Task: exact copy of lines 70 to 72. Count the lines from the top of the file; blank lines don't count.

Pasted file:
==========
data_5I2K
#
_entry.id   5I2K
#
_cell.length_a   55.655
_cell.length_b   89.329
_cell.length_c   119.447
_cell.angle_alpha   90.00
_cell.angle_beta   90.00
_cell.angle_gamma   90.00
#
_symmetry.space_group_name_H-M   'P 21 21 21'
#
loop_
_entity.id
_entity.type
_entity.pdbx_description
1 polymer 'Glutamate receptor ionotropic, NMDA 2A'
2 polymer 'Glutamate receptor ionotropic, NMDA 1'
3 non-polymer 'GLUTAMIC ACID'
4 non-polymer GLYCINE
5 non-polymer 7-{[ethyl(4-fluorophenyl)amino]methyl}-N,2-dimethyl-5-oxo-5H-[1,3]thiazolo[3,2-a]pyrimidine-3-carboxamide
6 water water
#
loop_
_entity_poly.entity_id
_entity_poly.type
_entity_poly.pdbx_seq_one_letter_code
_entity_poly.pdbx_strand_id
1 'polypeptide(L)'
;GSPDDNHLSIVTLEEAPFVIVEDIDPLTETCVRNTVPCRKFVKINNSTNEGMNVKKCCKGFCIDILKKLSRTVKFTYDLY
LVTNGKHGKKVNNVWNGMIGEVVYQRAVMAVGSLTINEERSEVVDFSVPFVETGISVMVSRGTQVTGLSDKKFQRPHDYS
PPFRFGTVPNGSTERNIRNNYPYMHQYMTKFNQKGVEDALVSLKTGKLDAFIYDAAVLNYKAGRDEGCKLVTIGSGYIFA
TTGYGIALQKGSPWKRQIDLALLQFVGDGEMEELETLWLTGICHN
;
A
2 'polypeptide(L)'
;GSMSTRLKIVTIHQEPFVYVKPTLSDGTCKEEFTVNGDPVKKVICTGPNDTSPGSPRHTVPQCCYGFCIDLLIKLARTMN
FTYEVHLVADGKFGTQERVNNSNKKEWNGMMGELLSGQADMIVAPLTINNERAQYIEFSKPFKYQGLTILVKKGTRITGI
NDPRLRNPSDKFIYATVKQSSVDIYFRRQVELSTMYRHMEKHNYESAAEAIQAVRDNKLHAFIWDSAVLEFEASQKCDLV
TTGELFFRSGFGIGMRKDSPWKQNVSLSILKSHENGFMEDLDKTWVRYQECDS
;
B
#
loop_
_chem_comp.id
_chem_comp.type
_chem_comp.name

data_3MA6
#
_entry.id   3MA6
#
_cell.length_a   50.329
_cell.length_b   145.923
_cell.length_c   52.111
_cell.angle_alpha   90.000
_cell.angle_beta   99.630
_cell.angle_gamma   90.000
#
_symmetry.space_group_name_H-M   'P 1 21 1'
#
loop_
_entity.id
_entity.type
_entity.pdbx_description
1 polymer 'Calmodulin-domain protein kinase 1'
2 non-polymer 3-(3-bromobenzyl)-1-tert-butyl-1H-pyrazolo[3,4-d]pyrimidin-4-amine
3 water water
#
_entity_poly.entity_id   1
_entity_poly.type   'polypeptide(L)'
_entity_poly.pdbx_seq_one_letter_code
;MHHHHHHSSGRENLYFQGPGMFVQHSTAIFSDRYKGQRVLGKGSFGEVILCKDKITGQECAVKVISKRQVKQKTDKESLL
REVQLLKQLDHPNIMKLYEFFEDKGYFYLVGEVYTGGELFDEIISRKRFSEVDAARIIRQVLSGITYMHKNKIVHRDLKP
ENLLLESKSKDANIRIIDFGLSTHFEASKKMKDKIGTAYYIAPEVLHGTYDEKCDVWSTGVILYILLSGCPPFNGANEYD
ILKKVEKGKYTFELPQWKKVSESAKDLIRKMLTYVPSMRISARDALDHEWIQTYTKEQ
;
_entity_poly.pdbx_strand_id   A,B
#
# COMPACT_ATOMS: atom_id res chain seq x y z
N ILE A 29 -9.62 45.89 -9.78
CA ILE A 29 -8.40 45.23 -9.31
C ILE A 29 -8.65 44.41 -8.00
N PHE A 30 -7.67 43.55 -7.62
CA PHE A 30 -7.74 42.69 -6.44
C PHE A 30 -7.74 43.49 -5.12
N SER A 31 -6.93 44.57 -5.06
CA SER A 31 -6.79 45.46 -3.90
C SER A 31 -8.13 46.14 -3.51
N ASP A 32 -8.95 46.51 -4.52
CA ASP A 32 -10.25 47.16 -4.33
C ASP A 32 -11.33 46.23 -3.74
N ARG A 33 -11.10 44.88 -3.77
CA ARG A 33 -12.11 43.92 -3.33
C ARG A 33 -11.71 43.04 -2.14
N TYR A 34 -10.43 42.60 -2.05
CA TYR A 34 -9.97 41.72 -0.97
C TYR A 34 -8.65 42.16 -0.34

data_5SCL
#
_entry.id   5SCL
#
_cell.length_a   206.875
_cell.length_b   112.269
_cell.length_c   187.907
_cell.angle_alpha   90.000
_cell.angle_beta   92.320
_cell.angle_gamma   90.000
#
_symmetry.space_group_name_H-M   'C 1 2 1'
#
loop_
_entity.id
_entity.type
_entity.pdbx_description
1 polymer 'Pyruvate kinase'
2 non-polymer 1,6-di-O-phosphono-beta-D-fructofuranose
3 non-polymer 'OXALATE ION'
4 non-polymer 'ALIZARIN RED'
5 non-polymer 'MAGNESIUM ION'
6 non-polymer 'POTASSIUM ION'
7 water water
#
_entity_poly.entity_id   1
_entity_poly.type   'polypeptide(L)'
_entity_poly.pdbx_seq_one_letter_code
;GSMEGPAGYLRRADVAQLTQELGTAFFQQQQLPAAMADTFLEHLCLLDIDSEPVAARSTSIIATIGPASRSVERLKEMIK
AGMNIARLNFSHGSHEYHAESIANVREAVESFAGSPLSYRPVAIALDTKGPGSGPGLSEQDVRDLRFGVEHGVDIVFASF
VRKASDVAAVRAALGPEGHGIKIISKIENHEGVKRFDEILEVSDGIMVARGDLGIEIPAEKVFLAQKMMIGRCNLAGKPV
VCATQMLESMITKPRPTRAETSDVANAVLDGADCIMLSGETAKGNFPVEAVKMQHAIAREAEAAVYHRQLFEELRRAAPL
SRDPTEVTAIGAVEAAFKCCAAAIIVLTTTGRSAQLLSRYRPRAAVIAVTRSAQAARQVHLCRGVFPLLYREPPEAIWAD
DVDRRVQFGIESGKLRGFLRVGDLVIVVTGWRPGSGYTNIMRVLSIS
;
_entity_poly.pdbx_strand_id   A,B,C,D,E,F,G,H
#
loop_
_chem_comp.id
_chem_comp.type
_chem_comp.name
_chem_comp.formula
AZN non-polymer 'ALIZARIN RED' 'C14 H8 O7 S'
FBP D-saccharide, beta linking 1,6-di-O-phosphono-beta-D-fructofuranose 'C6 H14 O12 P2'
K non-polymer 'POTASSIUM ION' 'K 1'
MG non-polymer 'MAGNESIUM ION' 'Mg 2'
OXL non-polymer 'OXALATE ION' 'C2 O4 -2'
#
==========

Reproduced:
_entity_poly.entity_id   1
_entity_poly.type   'polypeptide(L)'
_entity_poly.pdbx_seq_one_letter_code